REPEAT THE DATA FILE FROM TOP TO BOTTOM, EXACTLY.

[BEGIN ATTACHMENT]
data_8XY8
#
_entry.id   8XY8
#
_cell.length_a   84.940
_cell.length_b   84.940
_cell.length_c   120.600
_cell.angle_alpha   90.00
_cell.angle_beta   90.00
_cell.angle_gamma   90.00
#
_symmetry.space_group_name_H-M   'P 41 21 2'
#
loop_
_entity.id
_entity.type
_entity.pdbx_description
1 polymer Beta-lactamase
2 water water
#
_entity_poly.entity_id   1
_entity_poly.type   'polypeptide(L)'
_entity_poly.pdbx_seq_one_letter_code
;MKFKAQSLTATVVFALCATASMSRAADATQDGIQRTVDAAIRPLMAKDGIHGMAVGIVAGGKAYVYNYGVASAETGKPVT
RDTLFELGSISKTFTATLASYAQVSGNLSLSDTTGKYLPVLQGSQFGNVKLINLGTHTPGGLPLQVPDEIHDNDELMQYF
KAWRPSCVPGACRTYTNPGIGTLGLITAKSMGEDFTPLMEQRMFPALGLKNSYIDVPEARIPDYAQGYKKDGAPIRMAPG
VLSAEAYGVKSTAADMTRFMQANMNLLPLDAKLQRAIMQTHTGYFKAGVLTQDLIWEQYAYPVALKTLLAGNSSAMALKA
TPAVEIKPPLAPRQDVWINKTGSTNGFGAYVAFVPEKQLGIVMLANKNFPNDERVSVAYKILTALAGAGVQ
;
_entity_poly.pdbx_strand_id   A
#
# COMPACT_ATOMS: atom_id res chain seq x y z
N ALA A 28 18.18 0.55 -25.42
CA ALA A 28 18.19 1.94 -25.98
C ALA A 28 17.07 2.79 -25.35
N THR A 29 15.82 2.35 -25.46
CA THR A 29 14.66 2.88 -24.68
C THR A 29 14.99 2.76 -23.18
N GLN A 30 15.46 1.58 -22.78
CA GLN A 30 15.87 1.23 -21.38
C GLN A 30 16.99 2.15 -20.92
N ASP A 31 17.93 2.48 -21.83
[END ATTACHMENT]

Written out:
data_8XY8
#
_entry.id   8XY8
#
_cell.length_a   84.940
_cell.length_b   84.940
_cell.length_c   120.600
_cell.angle_alpha   90.00
_cell.angle_beta   90.00
_cell.angle_gamma   90.00
#
_symmetry.space_group_name_H-M   'P 41 21 2'
#
loop_
_entity.id
_entity.type
_entity.pdbx_description
1 polymer Beta-lactamase
2 water water
#
_entity_poly.entity_id   1
_entity_poly.type   'polypeptide(L)'
_entity_poly.pdbx_seq_one_letter_code
;MKFKAQSLTATVVFALCATASMSRAADATQDGIQRTVDAAIRPLMAKDGIHGMAVGIVAGGKAYVYNYGVASAETGKPVT
RDTLFELGSISKTFTATLASYAQVSGNLSLSDTTGKYLPVLQGSQFGNVKLINLGTHTPGGLPLQVPDEIHDNDELMQYF
KAWRPSCVPGACRTYTNPGIGTLGLITAKSMGEDFTPLMEQRMFPALGLKNSYIDVPEARIPDYAQGYKKDGAPIRMAPG
VLSAEAYGVKSTAADMTRFMQANMNLLPLDAKLQRAIMQTHTGYFKAGVLTQDLIWEQYAYPVALKTLLAGNSSAMALKA
TPAVEIKPPLAPRQDVWINKTGSTNGFGAYVAFVPEKQLGIVMLANKNFPNDERVSVAYKILTALAGAGVQ
;
_entity_poly.pdbx_strand_id   A
#
# COMPACT_ATOMS: atom_id res chain seq x y z
N ALA A 28 18.18 0.55 -25.42
CA ALA A 28 18.19 1.94 -25.98
C ALA A 28 17.07 2.79 -25.35
N THR A 29 15.82 2.35 -25.46
CA THR A 29 14.66 2.88 -24.68
C THR A 29 14.99 2.76 -23.18
N GLN A 30 15.46 1.58 -22.78
CA GLN A 30 15.87 1.23 -21.38
C GLN A 30 16.99 2.15 -20.92
N ASP A 31 17.93 2.48 -21.83